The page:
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30 Years Later: Saddam Hussein's Fateful Decision to Invade Kuwait

Oil Well Set Fire during Iraqi Retreat, Kuwait 1991

In the summer of 1990, Iraq was on the verge of bankruptcy and already in arrears on payments to several international creditors. It responded to its predicament by invading its southern neighbor, Kuwait. Thus started a long international crisis. It ended only after the onset of a US-led military campaign in mid-January 1991 to liberate Kuwait. 

The 1991 Gulf War brought an ignominious defeat to Iraq which diminished its regional status and weakened the regime of Saddam Hussein, the Iraqi President. Contemporaries could only surmise that this chain of events was the act of an irrational dictator. Indeed, Saddam was often compared to Hitler. Yet once oil is introduced into the picture, it turns out there was logic, after all, to Saddam's madness.   

Saddam's fate was intertwined with that of oil from the very beginning. The Iraqi Baath party, which Saddam led, came to power in 1968, exactly when oil prices started climbing up. In the preceding decade, industrialized countries came to rely on oil to meet their energy needs. World demand was surging as global capacity remained the same. The first to spot an opportunity was the Libyan junta which demanded in 1969 to receive 55 percent of the profits on its oil (up to that point profits were divided evenly between the hosting government and the corporation which pumped the oil out of the ground). In 1972 Iraq nationalized its oil industry and gained full control over its revenue. A year later, the Organization of Petroleum Exporting Countries (OPEC) reacted to another round of Israeli-Arab fighting by cutting production quotas and raising prices. The revolution in Iran in 1979 temporarily removed Iran's oil from the market, causing panic in Western countries. Lines starched for hours in gas stations across the developed world.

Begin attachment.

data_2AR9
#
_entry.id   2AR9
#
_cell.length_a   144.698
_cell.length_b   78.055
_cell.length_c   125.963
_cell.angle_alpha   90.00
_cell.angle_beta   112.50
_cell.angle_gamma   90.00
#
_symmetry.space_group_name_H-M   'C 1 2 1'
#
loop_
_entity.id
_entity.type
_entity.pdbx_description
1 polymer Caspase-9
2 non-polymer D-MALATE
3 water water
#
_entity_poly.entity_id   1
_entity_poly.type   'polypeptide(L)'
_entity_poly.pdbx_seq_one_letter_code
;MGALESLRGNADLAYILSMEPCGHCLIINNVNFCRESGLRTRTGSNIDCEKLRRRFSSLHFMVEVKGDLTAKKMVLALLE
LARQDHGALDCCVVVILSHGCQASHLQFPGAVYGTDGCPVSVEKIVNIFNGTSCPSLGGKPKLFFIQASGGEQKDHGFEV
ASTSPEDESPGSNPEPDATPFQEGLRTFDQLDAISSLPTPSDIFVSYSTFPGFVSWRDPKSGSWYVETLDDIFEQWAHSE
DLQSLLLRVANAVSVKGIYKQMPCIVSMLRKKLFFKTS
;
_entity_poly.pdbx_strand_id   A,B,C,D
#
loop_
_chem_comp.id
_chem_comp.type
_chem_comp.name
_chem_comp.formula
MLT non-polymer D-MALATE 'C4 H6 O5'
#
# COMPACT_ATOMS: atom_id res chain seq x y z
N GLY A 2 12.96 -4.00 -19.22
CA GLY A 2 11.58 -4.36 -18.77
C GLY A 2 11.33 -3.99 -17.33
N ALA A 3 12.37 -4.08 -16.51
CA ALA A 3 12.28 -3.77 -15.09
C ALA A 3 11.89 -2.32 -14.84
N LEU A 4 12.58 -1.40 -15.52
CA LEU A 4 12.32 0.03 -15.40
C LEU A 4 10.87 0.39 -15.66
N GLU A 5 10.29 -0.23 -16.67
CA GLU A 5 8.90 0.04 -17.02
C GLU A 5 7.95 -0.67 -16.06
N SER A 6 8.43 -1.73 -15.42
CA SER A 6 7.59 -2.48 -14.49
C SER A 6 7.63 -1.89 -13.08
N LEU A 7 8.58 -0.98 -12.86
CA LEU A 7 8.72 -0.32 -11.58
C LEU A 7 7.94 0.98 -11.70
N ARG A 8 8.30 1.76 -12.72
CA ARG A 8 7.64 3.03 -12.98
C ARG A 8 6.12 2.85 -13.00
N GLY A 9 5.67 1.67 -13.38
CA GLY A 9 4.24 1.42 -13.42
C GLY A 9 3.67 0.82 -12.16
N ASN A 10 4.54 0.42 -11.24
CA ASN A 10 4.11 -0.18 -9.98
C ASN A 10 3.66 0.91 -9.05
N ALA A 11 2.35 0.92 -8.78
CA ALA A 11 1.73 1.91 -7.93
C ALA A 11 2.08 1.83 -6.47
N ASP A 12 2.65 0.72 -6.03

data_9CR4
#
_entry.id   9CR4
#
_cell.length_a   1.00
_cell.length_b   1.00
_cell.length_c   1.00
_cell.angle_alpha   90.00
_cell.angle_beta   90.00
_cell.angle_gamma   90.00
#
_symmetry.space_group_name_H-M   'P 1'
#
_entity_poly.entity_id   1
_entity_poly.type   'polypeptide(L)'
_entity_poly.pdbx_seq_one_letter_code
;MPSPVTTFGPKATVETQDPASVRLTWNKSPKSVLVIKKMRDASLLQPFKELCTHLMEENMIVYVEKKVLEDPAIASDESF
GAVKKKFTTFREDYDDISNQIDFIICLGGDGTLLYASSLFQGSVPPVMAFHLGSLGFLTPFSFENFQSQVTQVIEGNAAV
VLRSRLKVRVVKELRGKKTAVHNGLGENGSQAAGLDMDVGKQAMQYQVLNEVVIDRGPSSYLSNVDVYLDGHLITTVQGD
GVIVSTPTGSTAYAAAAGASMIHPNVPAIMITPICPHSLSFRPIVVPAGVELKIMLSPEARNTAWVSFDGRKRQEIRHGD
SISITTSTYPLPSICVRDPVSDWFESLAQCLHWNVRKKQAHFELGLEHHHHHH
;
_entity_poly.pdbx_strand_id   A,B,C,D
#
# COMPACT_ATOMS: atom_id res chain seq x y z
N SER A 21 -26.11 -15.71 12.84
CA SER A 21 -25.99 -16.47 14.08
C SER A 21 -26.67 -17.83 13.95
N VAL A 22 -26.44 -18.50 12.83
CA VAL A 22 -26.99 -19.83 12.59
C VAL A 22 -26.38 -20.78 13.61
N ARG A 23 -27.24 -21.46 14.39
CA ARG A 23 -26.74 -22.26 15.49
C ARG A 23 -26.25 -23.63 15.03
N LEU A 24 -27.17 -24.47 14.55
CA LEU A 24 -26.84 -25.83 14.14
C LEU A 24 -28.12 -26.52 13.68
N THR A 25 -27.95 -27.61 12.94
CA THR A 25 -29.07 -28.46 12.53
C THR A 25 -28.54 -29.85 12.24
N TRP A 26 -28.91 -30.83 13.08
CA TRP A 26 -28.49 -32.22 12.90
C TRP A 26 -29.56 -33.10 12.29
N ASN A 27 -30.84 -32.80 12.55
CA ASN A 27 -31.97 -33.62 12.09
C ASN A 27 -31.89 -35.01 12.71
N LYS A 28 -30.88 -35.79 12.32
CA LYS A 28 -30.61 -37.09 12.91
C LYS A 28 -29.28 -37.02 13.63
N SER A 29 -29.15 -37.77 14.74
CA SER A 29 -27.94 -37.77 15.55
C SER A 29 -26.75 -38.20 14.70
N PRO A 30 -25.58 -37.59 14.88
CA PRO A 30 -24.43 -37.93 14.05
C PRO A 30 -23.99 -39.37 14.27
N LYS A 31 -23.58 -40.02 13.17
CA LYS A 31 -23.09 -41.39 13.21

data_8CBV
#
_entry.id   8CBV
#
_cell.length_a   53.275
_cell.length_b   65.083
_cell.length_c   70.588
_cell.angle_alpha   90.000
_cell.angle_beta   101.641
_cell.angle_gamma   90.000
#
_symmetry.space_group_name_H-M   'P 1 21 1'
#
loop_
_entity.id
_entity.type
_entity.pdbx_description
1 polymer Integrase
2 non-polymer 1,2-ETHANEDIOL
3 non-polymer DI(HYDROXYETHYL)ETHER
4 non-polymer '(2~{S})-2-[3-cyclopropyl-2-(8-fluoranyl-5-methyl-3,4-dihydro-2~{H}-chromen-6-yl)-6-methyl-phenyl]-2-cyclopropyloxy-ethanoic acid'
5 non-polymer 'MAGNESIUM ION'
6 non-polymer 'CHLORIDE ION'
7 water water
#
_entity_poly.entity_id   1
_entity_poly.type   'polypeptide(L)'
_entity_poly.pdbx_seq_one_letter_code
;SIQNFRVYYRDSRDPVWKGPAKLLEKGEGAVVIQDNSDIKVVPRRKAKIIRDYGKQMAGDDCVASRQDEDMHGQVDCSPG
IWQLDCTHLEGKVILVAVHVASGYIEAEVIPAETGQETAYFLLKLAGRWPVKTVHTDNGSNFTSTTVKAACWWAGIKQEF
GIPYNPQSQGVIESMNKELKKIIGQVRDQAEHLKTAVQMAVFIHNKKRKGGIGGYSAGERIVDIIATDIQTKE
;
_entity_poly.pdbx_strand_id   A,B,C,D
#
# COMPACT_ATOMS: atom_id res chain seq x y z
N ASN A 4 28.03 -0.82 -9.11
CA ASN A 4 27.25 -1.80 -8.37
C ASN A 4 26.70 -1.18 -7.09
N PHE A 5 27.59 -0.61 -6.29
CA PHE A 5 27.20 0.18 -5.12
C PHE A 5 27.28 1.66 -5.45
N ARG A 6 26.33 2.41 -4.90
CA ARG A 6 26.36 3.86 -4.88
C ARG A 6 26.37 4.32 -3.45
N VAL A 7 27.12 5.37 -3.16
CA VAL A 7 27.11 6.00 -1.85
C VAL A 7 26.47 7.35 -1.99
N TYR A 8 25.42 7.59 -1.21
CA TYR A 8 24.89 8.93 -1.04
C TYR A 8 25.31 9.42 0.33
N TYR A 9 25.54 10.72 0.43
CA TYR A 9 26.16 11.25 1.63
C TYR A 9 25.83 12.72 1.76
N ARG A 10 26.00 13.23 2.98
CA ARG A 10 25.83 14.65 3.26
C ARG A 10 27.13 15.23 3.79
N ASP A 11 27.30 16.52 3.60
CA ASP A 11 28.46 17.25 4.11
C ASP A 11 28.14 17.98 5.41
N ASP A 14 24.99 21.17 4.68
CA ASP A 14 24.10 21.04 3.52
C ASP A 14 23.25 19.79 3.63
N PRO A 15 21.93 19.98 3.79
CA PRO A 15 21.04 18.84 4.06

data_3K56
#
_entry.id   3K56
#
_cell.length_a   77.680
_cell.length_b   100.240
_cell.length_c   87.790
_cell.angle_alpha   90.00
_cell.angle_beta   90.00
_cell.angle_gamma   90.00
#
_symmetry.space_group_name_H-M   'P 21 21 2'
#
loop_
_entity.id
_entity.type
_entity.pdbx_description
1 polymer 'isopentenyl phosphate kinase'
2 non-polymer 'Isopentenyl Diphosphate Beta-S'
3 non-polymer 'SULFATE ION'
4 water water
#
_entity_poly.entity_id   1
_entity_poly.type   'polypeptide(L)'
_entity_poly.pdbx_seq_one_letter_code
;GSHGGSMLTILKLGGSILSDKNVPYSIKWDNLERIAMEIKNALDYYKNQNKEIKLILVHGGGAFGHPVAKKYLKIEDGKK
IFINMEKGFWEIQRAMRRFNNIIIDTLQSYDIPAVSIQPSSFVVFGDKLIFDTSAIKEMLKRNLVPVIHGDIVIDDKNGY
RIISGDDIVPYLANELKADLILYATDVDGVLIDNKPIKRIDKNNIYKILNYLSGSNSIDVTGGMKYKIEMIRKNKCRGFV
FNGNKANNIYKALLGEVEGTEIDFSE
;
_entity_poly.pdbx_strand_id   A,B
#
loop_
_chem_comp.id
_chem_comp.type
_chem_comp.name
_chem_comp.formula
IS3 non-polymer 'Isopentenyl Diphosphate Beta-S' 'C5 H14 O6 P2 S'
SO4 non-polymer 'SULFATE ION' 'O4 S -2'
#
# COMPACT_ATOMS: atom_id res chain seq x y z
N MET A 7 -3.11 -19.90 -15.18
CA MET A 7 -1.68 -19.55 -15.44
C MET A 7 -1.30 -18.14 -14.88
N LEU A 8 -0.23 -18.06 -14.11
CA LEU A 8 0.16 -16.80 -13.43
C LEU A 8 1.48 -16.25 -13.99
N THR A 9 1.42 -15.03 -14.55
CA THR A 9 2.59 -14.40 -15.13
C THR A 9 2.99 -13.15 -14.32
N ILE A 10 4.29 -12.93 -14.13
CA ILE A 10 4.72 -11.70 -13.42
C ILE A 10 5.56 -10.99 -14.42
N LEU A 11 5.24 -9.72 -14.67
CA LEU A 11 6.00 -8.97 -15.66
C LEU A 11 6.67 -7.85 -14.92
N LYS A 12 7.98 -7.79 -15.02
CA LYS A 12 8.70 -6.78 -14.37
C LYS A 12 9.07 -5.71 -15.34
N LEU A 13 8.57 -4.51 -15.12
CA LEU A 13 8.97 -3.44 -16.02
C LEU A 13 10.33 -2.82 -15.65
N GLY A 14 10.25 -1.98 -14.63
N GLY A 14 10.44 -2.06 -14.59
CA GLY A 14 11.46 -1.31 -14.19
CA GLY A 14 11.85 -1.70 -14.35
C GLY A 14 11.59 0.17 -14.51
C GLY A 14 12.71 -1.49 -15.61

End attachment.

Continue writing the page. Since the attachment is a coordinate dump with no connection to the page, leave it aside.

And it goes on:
As a result, during the 1970s the price for a barrel of oil shot up from $3 to $30. The impact on Iraq was dramatic. State revenue from oil rose from $487 million in 1968 to $12.2 billion in 1979. All this came at an opportune time for Saddam. He needed the money to overcome several thorny issues. There was an on-off Kurdish rebellion in the north where major oil fields were located. Iraq's other oil fields lay in the south which was dominated by Shiites, the country's majority population, who were also suspected in scheming against the government. Sunnis such as Saddam resided in the center of the country, yet he did not even represent them. Most of the senior officials and officers in the Saddam administration hailed, like their president, from the same tribe residing in the environs of the city of Tikrit. How could one man control such a divided country?